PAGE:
My friend and Times photographer Doug Mills has a saying that I never quite understood, until last week. He says, "Sometimes it's better to be lucky than good."
July 9 felt, for all the world, to be The Day. Derek Jeter was a mere two hits away from being the first Yankee to get 3,000 hits. The sun was smiling down beneficently on all things Yankee, and those white jerseys were sparkling. From where I was sitting, in the third base camera well, it felt like -- on that most beautiful July day -- we were screwed.
Sometimes the camera well at third base can feel like the Siberia to which you've been sent when your paper has a man in each of the (better) photo positions.
"I think we're screwed", said my friend and Post photographer Anthony, shooting from next to my right shoulder. We strike up a conversation with Tampa Bay Rays first base coach George Hendrick, who says he wants it to happen today; he wants to see history. Even if it's off his own team and pitcher David Price.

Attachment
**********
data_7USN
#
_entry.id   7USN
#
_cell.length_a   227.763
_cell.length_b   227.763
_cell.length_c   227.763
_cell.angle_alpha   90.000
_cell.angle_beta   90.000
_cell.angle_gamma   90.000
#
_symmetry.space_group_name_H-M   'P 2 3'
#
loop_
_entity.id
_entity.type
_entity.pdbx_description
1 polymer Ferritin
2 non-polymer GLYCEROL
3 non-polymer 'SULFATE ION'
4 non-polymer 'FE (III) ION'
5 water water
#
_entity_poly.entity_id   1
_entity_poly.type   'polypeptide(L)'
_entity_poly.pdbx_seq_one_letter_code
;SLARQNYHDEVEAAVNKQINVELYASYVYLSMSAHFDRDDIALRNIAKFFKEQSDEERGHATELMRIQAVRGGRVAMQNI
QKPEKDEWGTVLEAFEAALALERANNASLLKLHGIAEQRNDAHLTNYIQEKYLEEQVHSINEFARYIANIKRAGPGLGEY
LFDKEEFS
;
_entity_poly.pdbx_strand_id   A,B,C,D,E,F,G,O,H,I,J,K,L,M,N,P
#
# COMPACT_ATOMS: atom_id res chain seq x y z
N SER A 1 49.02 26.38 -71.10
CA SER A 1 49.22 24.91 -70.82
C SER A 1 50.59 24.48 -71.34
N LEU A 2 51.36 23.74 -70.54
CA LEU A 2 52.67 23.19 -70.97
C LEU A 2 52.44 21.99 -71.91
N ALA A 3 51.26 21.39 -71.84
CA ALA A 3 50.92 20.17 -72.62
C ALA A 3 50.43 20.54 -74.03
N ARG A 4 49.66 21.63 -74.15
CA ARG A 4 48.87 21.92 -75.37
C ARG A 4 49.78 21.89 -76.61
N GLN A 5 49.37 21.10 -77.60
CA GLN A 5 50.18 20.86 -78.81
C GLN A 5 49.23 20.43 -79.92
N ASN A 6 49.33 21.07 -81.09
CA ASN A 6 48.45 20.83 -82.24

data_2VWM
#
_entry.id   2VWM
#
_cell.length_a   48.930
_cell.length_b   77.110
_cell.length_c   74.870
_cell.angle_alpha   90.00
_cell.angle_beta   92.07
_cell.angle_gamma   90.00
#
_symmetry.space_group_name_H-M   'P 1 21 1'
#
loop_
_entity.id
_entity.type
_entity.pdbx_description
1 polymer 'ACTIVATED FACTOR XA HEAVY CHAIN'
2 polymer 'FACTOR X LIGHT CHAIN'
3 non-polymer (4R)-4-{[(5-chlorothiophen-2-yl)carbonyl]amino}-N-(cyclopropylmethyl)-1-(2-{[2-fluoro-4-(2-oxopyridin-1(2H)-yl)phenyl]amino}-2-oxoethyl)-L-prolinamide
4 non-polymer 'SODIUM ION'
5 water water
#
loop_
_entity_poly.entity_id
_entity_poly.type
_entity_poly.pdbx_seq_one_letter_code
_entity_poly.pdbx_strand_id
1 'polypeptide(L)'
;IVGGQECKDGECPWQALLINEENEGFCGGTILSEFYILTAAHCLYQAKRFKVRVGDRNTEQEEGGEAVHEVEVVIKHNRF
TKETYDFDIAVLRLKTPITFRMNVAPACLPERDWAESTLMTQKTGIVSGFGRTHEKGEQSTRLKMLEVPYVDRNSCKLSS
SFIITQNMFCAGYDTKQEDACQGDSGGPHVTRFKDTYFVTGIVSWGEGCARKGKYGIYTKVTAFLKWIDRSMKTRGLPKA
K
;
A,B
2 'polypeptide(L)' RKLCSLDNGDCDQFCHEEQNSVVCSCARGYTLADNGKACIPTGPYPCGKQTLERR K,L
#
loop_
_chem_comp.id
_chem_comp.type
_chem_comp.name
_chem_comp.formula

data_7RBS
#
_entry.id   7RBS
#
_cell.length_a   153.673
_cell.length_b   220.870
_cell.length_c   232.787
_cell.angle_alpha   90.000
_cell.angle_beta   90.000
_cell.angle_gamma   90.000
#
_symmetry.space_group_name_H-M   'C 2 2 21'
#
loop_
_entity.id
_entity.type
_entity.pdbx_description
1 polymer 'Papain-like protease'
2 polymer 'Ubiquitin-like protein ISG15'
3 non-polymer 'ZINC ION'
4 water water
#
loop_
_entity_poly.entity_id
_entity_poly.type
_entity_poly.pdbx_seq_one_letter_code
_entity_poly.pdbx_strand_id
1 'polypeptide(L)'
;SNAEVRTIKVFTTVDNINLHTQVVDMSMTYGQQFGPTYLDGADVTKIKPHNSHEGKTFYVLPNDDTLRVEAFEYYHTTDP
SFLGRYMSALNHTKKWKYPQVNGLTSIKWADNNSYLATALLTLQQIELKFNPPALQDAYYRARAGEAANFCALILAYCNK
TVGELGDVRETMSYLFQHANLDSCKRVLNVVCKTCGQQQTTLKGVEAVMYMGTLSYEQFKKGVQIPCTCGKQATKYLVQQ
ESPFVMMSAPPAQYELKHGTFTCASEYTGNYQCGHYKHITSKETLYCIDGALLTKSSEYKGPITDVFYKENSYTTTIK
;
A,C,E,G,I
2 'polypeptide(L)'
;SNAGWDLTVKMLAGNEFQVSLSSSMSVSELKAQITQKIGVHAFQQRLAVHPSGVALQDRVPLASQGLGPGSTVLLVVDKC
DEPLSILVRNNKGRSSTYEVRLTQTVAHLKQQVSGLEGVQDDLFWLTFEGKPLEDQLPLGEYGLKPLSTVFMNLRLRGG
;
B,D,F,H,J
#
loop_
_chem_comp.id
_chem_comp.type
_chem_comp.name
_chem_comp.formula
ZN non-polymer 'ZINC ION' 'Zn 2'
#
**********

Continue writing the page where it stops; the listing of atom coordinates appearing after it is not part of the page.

Which it is -- and a solo home run, at that. Price hangs his head. We start shooting at the backswing, follow his home-run trot and fierce embrace with Jorge Posada and teammates at the plate. We don't stop until after Jeter has taken his curtain call and downed a Gatorade. I hear Anthony woo-hooing. At that point, everyone in the third base camera well is smiling into the backs of their cameras, if they haven't left to file already.
And that brings me to "Sometimes it's better to be lucky than good".
Because you never know which way it's gonna go. You can second-guess your photo position until you're nauseous with anxiety, but if there's only one spot left, you may as well let the game unfold and quit worrying. And hope that this is the day it's better to be lucky than good. Will Jeter put his fist in the air as he's trotting up the first-base line and give the first-base camera well shooters a reason to "Woo-hoo"? Will the picture of the day be from the outfield, a slightly elevated view that will include a pitcher looking over his head at a vaulting ball? When -- or if -- he takes a curtain call, which way will he turn? Will he even get a hit that day, or is this just another game in the shimmering July sunshine?
It wasn't, and he smacked that thing. Rounding second base, Jeter allowed himself to smile against a backdrop of joyous fans. In the parlance of sports shooters everywhere, he "gave it up". To third base.